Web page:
Speaking is when the words of my mouth enter the openings of your ears. Communication is when what is understood in my mind is understood in yours. Communicators are not boring. Only speakers are boring. I?ve never heard one person say, "He is such a boring communicator." That means everything we say has to be so understandable, so relevant, so applicable to life where our listeners are living that they are watching us instead of their watches.

That, in my opinion, is why preachers need to be expositors. Our words may not be correct, meaningful, or penetrating; His Word promises to be so. Hebrews 4:12 says, "For the word of God is living and powerful, and sharper than any two-edged sword, piercing even to the division of soul and spirit, and of joints and marrow, and is a discerner of the thoughts and intents of the heart."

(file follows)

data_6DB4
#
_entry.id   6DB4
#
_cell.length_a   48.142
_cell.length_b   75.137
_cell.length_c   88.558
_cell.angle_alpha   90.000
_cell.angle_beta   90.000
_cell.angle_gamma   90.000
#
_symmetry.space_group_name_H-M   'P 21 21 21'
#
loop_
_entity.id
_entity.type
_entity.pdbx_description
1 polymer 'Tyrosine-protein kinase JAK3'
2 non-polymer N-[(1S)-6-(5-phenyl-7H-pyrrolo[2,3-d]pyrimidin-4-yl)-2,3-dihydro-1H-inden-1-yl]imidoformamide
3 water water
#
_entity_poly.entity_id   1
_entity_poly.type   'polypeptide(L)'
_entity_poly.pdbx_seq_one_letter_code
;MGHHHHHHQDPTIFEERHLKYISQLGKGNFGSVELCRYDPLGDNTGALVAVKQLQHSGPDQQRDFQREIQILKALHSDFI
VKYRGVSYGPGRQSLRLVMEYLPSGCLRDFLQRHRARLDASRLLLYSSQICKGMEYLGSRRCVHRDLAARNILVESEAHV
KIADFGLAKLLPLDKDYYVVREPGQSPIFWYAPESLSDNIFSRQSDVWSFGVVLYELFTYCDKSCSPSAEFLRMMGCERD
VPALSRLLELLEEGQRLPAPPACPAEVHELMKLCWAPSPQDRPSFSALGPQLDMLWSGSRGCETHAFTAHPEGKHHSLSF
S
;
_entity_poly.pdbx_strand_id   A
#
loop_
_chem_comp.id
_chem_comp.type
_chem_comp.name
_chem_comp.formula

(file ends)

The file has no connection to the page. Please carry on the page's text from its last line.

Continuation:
Your exposition of Scripture needs to be clear. The passage you studied and tore apart, needs to be put back together before you enter the pulpit. The pulpit is not the place to do your exegesis. Our audiences are not impressed with how much Greek or Hebrew we know. What they really want to know is how the passage we've studied relates to their lives.

That's one reason I am personally committed to speaking in such a way that the audience could take the passage I've spoken from plus my entire message and reduce it to one sentence. I want them to be thinking about that single truth as they leave the church, enter the workplace the next day, drive home and converse with their family. Among other things, that will assure they come back to hear what I have to say again. Relevant truth powerfully and clearly delivered is never boring.

If you want to keep from being boring, don?t make it your goal to speak. Make it your goal to communicate. Now, here is what that demands.

Study! Study! Study! Work! Work! Work!